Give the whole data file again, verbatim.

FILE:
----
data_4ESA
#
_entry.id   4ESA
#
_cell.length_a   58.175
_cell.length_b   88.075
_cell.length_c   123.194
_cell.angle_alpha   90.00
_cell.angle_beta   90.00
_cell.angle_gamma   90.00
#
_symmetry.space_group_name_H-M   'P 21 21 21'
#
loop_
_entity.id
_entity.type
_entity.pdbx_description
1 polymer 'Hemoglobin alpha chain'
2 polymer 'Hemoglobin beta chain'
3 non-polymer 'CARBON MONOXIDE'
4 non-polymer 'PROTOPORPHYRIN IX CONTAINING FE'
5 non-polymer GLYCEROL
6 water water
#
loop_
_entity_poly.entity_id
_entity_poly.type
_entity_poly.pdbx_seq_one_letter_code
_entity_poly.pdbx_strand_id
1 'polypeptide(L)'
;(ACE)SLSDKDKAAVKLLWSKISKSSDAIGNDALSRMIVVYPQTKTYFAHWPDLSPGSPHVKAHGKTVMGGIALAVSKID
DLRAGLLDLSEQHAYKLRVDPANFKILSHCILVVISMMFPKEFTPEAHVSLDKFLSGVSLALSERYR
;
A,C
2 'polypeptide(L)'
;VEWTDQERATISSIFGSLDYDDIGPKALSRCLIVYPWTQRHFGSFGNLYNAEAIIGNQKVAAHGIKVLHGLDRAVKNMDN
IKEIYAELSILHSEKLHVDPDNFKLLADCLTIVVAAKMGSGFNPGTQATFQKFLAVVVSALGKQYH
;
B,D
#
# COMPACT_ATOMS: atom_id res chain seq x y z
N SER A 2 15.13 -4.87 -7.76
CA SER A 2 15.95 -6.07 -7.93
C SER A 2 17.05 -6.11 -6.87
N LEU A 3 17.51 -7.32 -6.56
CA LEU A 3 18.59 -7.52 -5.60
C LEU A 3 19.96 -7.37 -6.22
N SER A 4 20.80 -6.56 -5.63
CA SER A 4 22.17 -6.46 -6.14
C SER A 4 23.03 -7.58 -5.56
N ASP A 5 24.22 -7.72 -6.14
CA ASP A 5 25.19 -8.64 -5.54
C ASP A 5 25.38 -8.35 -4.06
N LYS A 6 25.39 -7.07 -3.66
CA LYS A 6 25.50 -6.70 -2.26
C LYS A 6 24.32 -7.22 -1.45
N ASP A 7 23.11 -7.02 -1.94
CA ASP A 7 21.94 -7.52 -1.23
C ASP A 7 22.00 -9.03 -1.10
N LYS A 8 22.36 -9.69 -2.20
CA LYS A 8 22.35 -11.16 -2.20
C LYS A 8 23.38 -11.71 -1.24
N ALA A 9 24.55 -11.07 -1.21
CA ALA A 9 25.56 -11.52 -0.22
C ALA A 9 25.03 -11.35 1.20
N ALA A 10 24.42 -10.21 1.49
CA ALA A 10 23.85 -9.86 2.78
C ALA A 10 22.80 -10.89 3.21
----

data_4ESA
#
_entry.id   4ESA
#
_cell.length_a   58.175
_cell.length_b   88.075
_cell.length_c   123.194
_cell.angle_alpha   90.00
_cell.angle_beta   90.00
_cell.angle_gamma   90.00
#
_symmetry.space_group_name_H-M   'P 21 21 21'
#
loop_
_entity.id
_entity.type
_entity.pdbx_description
1 polymer 'Hemoglobin alpha chain'
2 polymer 'Hemoglobin beta chain'
3 non-polymer 'CARBON MONOXIDE'
4 non-polymer 'PROTOPORPHYRIN IX CONTAINING FE'
5 non-polymer GLYCEROL
6 water water
#
loop_
_entity_poly.entity_id
_entity_poly.type
_entity_poly.pdbx_seq_one_letter_code
_entity_poly.pdbx_strand_id
1 'polypeptide(L)'
;(ACE)SLSDKDKAAVKLLWSKISKSSDAIGNDALSRMIVVYPQTKTYFAHWPDLSPGSPHVKAHGKTVMGGIALAVSKID
DLRAGLLDLSEQHAYKLRVDPANFKILSHCILVVISMMFPKEFTPEAHVSLDKFLSGVSLALSERYR
;
A,C
2 'polypeptide(L)'
;VEWTDQERATISSIFGSLDYDDIGPKALSRCLIVYPWTQRHFGSFGNLYNAEAIIGNQKVAAHGIKVLHGLDRAVKNMDN
IKEIYAELSILHSEKLHVDPDNFKLLADCLTIVVAAKMGSGFNPGTQATFQKFLAVVVSALGKQYH
;
B,D
#
# COMPACT_ATOMS: atom_id res chain seq x y z
N SER A 2 15.13 -4.87 -7.76
CA SER A 2 15.95 -6.07 -7.93
C SER A 2 17.05 -6.11 -6.87
N LEU A 3 17.51 -7.32 -6.56
CA LEU A 3 18.59 -7.52 -5.60
C LEU A 3 19.96 -7.37 -6.22
N SER A 4 20.80 -6.56 -5.63
CA SER A 4 22.17 -6.46 -6.14
C SER A 4 23.03 -7.58 -5.56
N ASP A 5 24.22 -7.72 -6.14
CA ASP A 5 25.19 -8.64 -5.54
C ASP A 5 25.38 -8.35 -4.06
N LYS A 6 25.39 -7.07 -3.66
CA LYS A 6 25.50 -6.70 -2.26
C LYS A 6 24.32 -7.22 -1.45
N ASP A 7 23.11 -7.02 -1.94
CA ASP A 7 21.94 -7.52 -1.23
C ASP A 7 22.00 -9.03 -1.10
N LYS A 8 22.36 -9.69 -2.20
CA LYS A 8 22.35 -11.16 -2.20
C LYS A 8 23.38 -11.71 -1.24
N ALA A 9 24.55 -11.07 -1.21
CA ALA A 9 25.56 -11.52 -0.22
C ALA A 9 25.03 -11.35 1.20
N ALA A 10 24.42 -10.21 1.49
CA ALA A 10 23.85 -9.86 2.78
C ALA A 10 22.80 -10.89 3.21